Source: The Economist, January 30, 2018
Low teacher pay and severe budget cuts are driving schools to the brink. ….
Forty miles from Tulsa, sometimes along unpaved roads, sits Wagoner High School, with its 650 pupils, championship-calibre football team and show barn—a seemingly ordinary small-town school. But unlike most high schools, Wagoner is closed on Mondays. The reason, a severe reduction in state funds, has pushed 90 other school districts in Oklahoma to do the same. Teacher pay is the third-lowest in the country and has triggered a statewide shortage, as teachers flee to neighbouring states like Arkansas and Texas or to private schools. “Most of our teachers work second jobs,” says Darlene Adair, Wagoner’s principal. “A lot of them work at Walmart on nights and weekends, or in local restaurants.” Ms Adair hopes that Walmart does not offer her teachers a full-time job, which would be a pay rise for many.
The roots of the fiasco are not hard to determine. As in Oklahoma’s northern neighbour, Kansas, deep tax cuts have wrecked the state’s finances. During the shale boom, lawmakers gave a sweetheart deal to its oilmen, costing $470m in a single year, by slashing the gross production tax on horizontal drilling from 7% to 1%. North Dakota, by contrast, taxes production at 11.5%. The crash in global oil prices in 2014 did not help state coffers either. Oklahoma has also cut income taxes, first under Democrats desperate to maintain control over a state that was trending Republican, and then under Republicans, who swept to power anyway. Mary Fallin, the Republican governor, came to office pledging to eliminate the income tax altogether. Since 2008 general state funds for K-12 education in Oklahoma have been slashed by 28.2%—the biggest cut in the country. Property taxes, which might have made up the difference, are constitutionally limited….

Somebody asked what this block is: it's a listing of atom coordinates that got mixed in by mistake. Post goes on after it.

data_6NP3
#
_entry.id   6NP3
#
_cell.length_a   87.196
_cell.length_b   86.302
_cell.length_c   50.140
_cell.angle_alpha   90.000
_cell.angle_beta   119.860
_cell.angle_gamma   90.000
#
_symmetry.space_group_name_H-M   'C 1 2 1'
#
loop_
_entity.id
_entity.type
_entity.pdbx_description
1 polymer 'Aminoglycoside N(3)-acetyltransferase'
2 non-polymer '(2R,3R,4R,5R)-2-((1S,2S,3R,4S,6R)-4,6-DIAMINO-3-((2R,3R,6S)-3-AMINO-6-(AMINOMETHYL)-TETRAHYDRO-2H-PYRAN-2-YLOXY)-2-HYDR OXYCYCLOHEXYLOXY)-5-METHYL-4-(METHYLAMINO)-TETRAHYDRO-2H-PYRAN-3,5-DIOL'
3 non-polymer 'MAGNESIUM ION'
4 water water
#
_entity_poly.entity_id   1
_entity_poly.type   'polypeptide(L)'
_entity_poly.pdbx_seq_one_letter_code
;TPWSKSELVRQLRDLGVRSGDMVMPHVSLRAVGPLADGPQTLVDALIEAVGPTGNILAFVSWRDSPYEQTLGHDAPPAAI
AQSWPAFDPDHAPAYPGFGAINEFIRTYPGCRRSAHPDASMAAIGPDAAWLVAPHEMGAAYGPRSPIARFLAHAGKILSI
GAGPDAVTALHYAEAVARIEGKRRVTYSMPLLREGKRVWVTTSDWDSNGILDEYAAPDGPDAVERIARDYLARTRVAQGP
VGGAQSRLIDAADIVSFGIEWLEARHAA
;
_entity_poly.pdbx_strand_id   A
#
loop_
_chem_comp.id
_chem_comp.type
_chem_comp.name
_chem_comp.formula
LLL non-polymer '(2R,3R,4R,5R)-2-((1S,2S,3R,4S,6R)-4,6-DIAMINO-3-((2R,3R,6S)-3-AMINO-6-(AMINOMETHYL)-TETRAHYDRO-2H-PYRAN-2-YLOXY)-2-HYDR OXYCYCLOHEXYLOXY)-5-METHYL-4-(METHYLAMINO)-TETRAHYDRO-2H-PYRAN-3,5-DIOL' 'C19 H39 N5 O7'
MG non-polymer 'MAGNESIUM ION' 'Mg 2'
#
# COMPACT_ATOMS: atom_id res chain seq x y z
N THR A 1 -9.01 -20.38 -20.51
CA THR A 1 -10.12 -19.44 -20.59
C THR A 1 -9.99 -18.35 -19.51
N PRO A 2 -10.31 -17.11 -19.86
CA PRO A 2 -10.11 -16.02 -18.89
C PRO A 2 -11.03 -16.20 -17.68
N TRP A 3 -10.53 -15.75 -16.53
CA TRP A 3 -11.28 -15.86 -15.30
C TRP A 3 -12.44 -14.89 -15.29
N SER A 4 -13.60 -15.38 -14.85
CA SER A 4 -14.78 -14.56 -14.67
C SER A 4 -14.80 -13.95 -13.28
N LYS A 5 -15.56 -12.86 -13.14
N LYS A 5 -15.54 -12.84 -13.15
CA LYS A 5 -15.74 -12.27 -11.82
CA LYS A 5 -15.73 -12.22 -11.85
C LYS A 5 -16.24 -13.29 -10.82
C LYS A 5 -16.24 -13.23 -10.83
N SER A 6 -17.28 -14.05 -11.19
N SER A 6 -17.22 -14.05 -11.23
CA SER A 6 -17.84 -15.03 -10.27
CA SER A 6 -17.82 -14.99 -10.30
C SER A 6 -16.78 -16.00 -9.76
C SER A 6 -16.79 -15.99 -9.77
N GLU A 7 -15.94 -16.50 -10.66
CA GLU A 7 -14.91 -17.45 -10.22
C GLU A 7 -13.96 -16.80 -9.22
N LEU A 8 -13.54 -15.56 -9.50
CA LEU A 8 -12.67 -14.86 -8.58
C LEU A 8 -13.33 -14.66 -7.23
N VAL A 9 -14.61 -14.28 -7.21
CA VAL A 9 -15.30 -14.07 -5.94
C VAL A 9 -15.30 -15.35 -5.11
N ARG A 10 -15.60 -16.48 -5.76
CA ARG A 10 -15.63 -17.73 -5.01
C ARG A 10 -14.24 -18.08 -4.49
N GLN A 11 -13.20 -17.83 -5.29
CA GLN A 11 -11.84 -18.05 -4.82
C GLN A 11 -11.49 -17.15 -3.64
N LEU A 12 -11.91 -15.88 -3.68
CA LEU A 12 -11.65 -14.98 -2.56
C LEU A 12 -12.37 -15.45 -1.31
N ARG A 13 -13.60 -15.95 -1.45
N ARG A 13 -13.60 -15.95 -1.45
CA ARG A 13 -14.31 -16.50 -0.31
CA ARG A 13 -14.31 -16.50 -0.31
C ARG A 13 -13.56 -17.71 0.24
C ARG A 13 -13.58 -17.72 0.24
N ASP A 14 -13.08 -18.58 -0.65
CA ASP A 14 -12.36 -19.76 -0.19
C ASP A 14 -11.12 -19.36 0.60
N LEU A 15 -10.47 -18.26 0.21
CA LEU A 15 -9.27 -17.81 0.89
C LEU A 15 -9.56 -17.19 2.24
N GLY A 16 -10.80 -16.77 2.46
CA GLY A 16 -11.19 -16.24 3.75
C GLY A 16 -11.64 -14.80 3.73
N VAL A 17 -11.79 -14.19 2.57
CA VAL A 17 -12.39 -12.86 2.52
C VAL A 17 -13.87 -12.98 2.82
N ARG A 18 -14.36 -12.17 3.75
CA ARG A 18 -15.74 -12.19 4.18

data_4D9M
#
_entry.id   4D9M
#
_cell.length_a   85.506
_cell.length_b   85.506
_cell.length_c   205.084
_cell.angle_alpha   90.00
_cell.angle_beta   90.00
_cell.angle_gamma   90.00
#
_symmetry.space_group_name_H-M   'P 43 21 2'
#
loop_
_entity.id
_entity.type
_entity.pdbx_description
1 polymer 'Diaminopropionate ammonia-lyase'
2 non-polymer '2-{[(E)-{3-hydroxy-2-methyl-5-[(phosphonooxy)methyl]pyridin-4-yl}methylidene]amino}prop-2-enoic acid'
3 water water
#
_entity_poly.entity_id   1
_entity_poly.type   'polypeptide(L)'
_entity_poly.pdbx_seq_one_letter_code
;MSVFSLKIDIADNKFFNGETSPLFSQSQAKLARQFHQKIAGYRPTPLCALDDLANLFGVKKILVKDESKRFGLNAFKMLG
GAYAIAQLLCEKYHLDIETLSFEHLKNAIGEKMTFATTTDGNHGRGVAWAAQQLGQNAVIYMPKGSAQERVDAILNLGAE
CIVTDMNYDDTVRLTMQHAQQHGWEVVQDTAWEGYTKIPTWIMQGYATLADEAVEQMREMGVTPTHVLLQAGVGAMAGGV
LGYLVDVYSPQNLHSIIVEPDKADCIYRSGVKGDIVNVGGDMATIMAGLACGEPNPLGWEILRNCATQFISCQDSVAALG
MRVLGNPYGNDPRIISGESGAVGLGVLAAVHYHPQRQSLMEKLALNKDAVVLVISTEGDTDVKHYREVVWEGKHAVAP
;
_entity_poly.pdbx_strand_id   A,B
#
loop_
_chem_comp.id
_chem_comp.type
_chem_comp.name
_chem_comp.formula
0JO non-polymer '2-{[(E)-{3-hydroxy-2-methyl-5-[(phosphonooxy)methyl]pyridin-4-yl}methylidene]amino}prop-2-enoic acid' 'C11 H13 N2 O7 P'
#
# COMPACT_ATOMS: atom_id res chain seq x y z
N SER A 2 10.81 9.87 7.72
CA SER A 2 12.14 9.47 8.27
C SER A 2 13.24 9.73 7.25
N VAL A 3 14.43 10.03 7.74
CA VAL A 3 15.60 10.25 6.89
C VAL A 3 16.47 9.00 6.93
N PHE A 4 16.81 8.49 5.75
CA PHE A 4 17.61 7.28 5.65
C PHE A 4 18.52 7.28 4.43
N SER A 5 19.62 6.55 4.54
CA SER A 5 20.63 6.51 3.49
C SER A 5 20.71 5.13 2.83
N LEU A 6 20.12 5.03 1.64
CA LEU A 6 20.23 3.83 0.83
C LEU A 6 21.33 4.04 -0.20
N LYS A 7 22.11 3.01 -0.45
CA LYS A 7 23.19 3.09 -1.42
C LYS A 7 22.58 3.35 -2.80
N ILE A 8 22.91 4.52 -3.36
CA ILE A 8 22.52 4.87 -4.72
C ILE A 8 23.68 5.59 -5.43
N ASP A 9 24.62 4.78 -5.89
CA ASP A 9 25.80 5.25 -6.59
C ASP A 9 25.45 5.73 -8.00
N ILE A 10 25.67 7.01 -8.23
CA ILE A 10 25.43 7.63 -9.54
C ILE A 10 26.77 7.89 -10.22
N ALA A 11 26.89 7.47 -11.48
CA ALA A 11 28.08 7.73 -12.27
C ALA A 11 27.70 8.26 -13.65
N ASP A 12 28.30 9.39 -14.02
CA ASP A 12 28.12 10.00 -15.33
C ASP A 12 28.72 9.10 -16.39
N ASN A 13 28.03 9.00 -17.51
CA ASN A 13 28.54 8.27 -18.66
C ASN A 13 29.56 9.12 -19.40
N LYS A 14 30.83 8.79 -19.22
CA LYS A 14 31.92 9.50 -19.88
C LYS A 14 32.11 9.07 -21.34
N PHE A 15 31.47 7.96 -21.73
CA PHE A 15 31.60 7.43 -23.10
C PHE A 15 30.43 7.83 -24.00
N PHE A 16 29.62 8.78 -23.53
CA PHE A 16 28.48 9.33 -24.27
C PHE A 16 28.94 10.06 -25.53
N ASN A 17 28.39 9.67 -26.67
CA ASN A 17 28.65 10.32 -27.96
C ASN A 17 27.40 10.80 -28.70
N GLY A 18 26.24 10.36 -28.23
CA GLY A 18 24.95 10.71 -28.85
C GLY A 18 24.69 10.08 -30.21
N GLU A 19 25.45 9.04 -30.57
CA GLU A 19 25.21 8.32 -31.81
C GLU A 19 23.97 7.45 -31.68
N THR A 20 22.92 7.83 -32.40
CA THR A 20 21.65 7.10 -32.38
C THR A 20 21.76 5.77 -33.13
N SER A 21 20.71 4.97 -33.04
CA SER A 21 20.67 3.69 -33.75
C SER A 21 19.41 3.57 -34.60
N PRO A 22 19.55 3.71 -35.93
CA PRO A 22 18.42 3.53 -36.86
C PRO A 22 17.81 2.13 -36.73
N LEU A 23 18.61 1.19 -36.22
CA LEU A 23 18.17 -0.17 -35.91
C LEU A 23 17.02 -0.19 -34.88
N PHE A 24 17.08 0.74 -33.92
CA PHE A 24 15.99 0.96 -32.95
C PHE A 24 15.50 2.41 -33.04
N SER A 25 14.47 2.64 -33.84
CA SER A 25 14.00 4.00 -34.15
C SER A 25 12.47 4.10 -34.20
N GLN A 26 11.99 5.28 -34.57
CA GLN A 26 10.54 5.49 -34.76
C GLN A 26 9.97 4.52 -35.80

….No fact embarrasses Oklahomans more, or repels prospective businesses more, than the number of cash-strapped districts that have gone to four-day weeks……